Emotional intelligence is one of the top ten skills professionals need for success, according to The World Economic Forum’s 2020 Future of Jobs report.
Having a high emotional quotient (EQ) is increasingly recognized as a pivotal skill for professionals of all levels. For leaders and managers, it’s absolutely essential. In fact, according to Daniel Goleman, it’s responsible for almost 90% of what sets exceptional performers apart from similarly-skilled peers. Technical skills, after all, are only part of the picture. This is a given for workers in their roles, but soft skills, including emotional intelligence, make the difference.
A huge part of emotional intelligence is vulnerability. Dr. Brené Brown has researched this quality for decades and is now recognized as a foremost expert on the subject. Her enormously popular TED talk, The Power of Vulnerability, and her many books, articles, podcasts and additional media on vulnerability have made her the go-to authority on the topic.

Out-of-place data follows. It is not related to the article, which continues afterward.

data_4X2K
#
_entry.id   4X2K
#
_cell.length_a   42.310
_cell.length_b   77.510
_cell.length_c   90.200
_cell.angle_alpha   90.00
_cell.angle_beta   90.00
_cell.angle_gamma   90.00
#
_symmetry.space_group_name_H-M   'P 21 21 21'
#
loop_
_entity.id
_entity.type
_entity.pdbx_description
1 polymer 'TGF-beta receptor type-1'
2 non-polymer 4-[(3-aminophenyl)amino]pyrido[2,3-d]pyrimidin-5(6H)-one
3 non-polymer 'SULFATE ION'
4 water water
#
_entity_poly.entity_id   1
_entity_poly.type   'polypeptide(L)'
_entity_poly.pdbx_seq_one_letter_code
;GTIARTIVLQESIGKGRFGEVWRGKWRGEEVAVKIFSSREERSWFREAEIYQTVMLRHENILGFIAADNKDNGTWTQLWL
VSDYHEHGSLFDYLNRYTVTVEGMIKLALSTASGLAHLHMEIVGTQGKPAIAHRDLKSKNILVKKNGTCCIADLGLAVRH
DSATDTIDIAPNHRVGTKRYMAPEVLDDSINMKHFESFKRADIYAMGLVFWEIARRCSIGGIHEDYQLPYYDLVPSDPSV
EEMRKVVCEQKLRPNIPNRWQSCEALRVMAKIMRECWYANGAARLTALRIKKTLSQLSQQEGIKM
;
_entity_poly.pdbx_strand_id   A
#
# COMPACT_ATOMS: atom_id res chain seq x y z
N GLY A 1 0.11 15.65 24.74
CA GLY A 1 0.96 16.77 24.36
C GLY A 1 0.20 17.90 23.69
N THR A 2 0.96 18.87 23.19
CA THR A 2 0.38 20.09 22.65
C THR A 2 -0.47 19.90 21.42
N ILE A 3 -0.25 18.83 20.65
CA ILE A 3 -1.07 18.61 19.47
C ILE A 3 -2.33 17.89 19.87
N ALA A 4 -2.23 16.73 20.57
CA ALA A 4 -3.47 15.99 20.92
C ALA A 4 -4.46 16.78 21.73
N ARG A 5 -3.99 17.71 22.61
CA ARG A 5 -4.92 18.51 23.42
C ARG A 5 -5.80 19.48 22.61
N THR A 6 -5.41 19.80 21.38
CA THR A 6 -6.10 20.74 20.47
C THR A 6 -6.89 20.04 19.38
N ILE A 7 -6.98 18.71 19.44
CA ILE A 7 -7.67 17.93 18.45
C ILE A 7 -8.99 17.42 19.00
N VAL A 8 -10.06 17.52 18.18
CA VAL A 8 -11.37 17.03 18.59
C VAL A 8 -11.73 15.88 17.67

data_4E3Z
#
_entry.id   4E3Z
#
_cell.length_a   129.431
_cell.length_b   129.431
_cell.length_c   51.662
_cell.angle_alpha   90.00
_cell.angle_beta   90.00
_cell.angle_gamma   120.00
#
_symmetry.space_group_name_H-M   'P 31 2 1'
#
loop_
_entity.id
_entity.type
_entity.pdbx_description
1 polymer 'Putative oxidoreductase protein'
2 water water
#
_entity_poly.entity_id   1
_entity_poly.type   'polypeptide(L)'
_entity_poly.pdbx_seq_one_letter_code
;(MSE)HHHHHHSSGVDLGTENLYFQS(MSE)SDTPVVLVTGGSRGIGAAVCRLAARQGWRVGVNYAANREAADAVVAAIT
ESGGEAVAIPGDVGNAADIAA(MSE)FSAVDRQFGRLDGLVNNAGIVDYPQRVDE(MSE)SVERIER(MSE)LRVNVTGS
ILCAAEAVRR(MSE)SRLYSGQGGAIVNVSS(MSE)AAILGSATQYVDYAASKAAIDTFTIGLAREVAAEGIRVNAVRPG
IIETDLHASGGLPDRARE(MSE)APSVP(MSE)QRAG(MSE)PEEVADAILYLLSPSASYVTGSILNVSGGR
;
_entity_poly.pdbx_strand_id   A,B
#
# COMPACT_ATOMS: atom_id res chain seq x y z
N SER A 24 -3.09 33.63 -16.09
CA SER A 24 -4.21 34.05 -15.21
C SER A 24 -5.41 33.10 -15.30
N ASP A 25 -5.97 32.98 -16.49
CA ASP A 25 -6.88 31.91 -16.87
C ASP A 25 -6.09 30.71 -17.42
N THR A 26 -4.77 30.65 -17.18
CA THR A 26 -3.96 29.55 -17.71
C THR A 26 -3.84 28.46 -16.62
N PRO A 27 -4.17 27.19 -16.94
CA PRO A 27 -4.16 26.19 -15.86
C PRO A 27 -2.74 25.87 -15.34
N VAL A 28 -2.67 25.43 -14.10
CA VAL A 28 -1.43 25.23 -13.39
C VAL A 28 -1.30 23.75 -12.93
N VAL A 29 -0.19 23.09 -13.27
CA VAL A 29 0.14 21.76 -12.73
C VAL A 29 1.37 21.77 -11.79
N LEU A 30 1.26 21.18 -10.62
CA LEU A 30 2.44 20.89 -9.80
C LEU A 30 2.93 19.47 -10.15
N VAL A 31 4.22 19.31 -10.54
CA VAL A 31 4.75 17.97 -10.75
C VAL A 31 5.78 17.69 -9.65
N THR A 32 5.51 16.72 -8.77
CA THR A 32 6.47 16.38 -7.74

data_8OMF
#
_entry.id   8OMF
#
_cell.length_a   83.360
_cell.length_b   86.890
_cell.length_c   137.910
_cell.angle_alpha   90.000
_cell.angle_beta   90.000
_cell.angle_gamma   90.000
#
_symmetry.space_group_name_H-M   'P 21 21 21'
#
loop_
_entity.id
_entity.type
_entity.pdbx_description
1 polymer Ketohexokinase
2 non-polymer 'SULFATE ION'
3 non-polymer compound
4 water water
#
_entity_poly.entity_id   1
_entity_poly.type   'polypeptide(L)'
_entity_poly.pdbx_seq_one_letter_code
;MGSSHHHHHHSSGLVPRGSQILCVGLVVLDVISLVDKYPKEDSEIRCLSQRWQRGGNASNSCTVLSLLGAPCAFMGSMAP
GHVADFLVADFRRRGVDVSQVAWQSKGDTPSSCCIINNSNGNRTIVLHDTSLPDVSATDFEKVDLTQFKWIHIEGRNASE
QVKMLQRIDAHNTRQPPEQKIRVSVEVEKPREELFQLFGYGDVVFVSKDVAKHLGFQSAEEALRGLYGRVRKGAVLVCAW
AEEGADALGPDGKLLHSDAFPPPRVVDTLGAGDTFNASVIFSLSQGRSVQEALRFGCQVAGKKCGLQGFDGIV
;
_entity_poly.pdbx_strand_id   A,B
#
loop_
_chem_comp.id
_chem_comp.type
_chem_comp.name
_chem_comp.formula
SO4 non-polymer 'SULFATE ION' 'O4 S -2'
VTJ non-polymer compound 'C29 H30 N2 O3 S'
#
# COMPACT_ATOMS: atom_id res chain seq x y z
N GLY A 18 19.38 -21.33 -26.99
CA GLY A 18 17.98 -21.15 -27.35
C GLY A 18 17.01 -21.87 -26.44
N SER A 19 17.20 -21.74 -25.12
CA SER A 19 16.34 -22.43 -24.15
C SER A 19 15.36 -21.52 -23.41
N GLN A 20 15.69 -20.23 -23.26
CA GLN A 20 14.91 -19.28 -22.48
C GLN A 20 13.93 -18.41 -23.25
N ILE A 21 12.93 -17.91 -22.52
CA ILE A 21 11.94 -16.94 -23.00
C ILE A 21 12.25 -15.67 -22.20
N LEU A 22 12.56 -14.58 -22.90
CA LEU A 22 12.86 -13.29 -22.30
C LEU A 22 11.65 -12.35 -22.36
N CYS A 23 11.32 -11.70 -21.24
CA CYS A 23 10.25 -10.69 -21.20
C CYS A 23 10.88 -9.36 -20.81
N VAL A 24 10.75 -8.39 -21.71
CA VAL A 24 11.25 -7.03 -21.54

But while vulnerability is critical for workplace success, it does have limitations — and a time and place.
Recently, Dr. Brown spoke with Adam Grant on the WorkLife podcast and explained that vulnerability shouldn’t be used as a justification for unburdening yourself to your colleagues or oversharing your problems and worries.
While sharing personal stories and qualities to build connections with others is a powerful way to create a safe space and supportive, open environment, dumping your concerns, fears and anxieties on others to “unburden” yourself is not.
“Vulnerability minus boundaries is not vulnerability,” Dr. Brown said. “Are you sharing your emotions and your experiences to move your work, connection or relationship forward?” she went on to ask. “Or are you working your s--t out with somebody?"
If it’s the latter, that’s not the way to use vulnerability — in fact, it’s not authentic vulnerability at all.
So, before you’re tempted to open up, ask yourself: Are you doing it to forge stronger relationships? Or are you attempting to unload emotional baggage on them?
Laura Berlinsky-Schine is a freelance writer and editor based in Brooklyn with her demigod/lab mix Hercules. She specializes in education, technology and career development. She also writes satire and humor, which has appeared in Slackjaw, Points in Case, Little Old Lady Comedy, Jane Austen’s Wastebasket and The Haven.
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